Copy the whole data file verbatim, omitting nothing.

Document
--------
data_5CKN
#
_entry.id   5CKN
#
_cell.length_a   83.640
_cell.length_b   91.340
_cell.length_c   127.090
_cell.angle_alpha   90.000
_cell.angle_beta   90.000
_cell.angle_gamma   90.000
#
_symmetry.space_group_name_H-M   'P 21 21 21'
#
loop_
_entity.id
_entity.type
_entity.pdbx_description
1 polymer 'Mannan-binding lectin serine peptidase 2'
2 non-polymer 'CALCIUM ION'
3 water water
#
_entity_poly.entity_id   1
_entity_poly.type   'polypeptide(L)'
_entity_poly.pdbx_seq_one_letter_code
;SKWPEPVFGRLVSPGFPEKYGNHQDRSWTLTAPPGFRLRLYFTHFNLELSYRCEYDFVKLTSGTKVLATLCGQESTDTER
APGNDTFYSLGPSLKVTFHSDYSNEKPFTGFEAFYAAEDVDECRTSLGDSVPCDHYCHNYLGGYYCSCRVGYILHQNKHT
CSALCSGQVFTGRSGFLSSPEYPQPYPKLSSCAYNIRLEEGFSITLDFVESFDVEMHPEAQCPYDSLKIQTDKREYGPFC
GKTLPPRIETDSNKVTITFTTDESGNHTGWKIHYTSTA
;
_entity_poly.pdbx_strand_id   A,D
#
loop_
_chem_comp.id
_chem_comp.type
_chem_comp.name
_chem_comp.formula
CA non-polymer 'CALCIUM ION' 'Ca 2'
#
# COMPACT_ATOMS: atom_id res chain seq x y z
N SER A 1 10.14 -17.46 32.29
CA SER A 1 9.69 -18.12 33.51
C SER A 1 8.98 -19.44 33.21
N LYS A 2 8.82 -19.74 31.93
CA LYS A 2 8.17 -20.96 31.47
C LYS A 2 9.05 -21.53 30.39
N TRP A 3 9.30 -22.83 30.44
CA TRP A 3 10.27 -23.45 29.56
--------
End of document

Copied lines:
data_5CKN
#
_entry.id   5CKN
#
_cell.length_a   83.640
_cell.length_b   91.340
_cell.length_c   127.090
_cell.angle_alpha   90.000
_cell.angle_beta   90.000
_cell.angle_gamma   90.000
#
_symmetry.space_group_name_H-M   'P 21 21 21'
#
loop_
_entity.id
_entity.type
_entity.pdbx_description
1 polymer 'Mannan-binding lectin serine peptidase 2'
2 non-polymer 'CALCIUM ION'
3 water water
#
_entity_poly.entity_id   1
_entity_poly.type   'polypeptide(L)'
_entity_poly.pdbx_seq_one_letter_code
;SKWPEPVFGRLVSPGFPEKYGNHQDRSWTLTAPPGFRLRLYFTHFNLELSYRCEYDFVKLTSGTKVLATLCGQESTDTER
APGNDTFYSLGPSLKVTFHSDYSNEKPFTGFEAFYAAEDVDECRTSLGDSVPCDHYCHNYLGGYYCSCRVGYILHQNKHT
CSALCSGQVFTGRSGFLSSPEYPQPYPKLSSCAYNIRLEEGFSITLDFVESFDVEMHPEAQCPYDSLKIQTDKREYGPFC
GKTLPPRIETDSNKVTITFTTDESGNHTGWKIHYTSTA
;
_entity_poly.pdbx_strand_id   A,D
#
loop_
_chem_comp.id
_chem_comp.type
_chem_comp.name
_chem_comp.formula
CA non-polymer 'CALCIUM ION' 'Ca 2'
#
# COMPACT_ATOMS: atom_id res chain seq x y z
N SER A 1 10.14 -17.46 32.29
CA SER A 1 9.69 -18.12 33.51
C SER A 1 8.98 -19.44 33.21
N LYS A 2 8.82 -19.74 31.93
CA LYS A 2 8.17 -20.96 31.47
C LYS A 2 9.05 -21.53 30.39
N TRP A 3 9.30 -22.83 30.44
CA TRP A 3 10.27 -23.45 29.56